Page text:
Crude oil prices were generally steady week-on-week due to a price spike at the end of last week. Brent increased $0.23/bbl to average $58.92/bbl while WTI increased $0.15/bbl to average $53.27/bbl. For the week ahead, we expect Brent to average $58/bbl as enthusiasm about a trade deal wanes.
Last week’s trade negotiations ended about as well as could be expected. Both sides came to a preliminary partial agreement on certain agriculture products, intellectual property protections and currency practices. However, the deal remains tentative and will take at least another five weeks to finalize. While President Trump has agreed to hold off on a tariff increase scheduled to take effect on Tuesday, he has not made a decision about tariffs scheduled to go into effect in December. Markets were relieved to see progress but unless new updates and a more concrete timeline are released next week, prices will likely stabilize.
On the supply side, an Iranian tanker was reportedly attacked near the Red Sea on Friday morning. The week ahead could see more rhetoric about the attack from Tehran and inject some volatility into markets. However, any price impact is likely to be short-lived and provide only minimal support this week as demand remains the overriding concern for markets.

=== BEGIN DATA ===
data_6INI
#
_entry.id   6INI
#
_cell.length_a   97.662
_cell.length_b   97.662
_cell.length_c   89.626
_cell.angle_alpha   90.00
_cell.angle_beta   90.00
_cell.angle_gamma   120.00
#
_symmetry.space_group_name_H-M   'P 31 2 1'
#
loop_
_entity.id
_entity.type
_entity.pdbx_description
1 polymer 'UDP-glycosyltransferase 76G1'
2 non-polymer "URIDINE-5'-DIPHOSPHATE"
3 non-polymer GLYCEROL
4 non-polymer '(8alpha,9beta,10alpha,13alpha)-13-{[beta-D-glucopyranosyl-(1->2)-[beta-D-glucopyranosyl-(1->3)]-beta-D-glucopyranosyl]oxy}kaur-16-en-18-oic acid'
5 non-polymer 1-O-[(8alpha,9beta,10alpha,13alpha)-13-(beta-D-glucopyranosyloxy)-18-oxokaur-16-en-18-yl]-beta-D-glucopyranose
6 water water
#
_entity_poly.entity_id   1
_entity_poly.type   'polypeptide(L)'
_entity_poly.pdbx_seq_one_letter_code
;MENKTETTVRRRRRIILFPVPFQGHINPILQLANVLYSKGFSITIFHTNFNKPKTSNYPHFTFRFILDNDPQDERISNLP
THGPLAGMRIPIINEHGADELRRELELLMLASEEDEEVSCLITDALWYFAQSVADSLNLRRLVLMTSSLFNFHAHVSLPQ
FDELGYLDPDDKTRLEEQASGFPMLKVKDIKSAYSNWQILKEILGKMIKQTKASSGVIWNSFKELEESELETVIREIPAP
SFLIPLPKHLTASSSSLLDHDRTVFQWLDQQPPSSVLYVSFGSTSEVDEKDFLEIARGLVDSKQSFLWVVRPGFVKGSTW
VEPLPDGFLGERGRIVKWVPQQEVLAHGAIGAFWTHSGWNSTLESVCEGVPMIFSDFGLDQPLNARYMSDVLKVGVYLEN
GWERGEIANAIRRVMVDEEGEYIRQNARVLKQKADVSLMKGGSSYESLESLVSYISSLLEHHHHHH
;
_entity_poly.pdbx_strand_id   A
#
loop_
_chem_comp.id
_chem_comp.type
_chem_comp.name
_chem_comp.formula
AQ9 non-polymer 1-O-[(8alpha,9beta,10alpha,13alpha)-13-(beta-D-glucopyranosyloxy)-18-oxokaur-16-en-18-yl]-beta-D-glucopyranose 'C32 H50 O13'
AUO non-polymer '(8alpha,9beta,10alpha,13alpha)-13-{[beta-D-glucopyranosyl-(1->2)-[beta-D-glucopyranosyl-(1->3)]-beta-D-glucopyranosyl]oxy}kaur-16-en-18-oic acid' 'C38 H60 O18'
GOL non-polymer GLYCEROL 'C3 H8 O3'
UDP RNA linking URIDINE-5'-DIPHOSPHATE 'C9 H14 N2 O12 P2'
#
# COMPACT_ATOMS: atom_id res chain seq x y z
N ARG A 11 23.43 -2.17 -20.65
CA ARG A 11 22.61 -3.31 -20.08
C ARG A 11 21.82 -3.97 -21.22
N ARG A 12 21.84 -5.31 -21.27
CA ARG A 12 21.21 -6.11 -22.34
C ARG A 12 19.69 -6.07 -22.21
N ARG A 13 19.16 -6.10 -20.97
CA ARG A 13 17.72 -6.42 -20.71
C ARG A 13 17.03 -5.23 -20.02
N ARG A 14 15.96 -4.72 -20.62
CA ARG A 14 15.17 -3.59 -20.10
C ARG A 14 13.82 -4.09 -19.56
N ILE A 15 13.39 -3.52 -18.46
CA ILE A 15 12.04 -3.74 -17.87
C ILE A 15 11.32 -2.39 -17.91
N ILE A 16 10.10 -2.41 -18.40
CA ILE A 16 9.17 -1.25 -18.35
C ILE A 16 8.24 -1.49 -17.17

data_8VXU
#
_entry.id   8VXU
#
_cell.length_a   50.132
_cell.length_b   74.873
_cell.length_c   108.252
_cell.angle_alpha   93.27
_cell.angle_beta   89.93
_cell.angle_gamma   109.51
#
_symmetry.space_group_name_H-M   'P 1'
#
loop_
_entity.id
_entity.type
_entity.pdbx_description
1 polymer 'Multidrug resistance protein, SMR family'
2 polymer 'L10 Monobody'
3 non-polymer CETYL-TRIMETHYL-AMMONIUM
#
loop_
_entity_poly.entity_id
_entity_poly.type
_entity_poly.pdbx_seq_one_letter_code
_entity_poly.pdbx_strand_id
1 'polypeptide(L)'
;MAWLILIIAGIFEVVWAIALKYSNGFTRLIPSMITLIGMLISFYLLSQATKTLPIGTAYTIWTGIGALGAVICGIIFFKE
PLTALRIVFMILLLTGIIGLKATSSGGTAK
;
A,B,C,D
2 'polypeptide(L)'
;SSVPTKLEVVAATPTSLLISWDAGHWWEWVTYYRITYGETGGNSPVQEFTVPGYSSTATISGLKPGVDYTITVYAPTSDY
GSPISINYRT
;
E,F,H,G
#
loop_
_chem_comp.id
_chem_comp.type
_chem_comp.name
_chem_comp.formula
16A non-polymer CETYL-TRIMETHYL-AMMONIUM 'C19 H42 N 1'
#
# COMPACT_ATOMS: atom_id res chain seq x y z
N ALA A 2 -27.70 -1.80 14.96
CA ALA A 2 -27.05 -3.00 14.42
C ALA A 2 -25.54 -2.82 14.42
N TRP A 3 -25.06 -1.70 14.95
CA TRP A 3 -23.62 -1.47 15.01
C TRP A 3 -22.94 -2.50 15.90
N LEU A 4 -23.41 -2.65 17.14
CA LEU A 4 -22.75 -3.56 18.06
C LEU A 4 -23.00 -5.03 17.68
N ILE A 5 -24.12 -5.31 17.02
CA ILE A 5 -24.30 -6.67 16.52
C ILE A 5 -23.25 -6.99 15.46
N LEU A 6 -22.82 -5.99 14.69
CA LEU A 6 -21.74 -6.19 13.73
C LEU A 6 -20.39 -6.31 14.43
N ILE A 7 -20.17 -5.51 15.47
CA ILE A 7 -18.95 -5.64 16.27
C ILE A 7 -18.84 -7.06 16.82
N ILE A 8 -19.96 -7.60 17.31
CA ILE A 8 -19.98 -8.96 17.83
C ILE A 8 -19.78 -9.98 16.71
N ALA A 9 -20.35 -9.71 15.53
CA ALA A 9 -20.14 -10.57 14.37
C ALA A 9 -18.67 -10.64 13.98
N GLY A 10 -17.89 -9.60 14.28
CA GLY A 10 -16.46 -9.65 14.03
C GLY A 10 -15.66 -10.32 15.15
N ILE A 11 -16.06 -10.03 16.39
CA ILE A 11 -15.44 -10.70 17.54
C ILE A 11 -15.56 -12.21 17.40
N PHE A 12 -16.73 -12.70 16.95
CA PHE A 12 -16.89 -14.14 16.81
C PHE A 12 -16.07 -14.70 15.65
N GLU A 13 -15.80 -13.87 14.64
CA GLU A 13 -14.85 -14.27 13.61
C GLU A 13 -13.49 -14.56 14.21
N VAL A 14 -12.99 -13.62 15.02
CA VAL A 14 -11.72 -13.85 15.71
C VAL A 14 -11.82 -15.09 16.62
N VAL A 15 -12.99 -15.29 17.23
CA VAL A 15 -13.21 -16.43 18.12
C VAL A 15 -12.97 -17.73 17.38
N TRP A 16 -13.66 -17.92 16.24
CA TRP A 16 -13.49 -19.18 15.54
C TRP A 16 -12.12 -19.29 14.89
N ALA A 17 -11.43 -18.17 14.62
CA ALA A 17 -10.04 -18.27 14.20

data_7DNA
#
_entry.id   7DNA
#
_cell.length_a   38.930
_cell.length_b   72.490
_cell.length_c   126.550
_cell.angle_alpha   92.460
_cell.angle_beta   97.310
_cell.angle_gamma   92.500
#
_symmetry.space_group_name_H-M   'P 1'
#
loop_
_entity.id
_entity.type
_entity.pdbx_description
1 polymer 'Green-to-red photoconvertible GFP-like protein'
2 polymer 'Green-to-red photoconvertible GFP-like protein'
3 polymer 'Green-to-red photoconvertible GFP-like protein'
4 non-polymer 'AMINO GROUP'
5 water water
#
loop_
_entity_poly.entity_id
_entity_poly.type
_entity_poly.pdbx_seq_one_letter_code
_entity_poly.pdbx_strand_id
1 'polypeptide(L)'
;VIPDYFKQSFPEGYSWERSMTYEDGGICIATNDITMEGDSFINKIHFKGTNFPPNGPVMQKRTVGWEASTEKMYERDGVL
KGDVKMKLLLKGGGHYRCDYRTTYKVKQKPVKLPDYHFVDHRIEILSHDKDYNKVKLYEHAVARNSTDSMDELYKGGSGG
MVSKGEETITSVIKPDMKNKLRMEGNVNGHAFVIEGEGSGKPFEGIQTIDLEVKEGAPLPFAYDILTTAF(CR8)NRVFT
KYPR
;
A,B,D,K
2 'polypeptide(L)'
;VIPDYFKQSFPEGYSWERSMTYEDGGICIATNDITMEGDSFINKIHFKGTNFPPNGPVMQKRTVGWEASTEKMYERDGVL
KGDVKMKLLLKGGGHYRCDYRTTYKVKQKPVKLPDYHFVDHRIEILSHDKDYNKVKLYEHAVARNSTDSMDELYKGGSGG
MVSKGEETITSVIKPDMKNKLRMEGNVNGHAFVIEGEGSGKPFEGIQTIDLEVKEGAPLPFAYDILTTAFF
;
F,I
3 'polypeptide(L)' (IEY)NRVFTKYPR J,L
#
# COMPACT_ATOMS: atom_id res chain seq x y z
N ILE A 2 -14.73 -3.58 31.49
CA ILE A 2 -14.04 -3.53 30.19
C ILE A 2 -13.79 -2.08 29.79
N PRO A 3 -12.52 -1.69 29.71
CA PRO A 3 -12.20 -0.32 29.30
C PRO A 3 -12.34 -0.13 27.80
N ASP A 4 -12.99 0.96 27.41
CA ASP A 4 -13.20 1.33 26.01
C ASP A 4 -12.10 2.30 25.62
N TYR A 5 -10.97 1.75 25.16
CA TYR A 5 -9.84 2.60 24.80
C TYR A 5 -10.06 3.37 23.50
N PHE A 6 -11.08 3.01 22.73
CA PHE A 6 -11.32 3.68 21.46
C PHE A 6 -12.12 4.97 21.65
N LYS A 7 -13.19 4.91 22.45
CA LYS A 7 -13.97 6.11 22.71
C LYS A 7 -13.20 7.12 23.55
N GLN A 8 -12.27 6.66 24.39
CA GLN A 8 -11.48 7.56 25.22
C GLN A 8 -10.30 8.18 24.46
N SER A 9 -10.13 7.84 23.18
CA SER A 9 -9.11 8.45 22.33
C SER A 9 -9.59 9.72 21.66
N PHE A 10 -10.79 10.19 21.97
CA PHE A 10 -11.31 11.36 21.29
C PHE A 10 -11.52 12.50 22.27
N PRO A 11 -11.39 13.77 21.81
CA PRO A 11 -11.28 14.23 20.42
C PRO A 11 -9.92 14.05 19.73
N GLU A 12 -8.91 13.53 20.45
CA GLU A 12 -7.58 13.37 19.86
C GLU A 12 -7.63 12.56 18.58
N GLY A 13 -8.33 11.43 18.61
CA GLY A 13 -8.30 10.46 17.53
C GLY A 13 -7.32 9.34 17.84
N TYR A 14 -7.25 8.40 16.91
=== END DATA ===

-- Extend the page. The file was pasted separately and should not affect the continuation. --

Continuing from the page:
Geopolitical Unrest – Neutral
Global Economy – Positive
Oil Supply – Neutral
Oil Demand – Neutral
How We Did
There was no immediate confirmation or comment from state oil firm NOC which operates with foreign partners the 315,000 barrels-per-day (bbl/d) field deep in Libya’s southern desert.
Uganda expects to begin producing oil in 2022, its energy minister Irene Muloni said on Feb. 13, indicating a slight delay from the east African country’s revised target of 2021.
Dana Gas will begin drilling this year in an area it said Feb. 12 could become Egypt’s next giant Mediterranean gas field, after seismic data pointed to reserves as large as 20 trillion cubic feet (Tcf).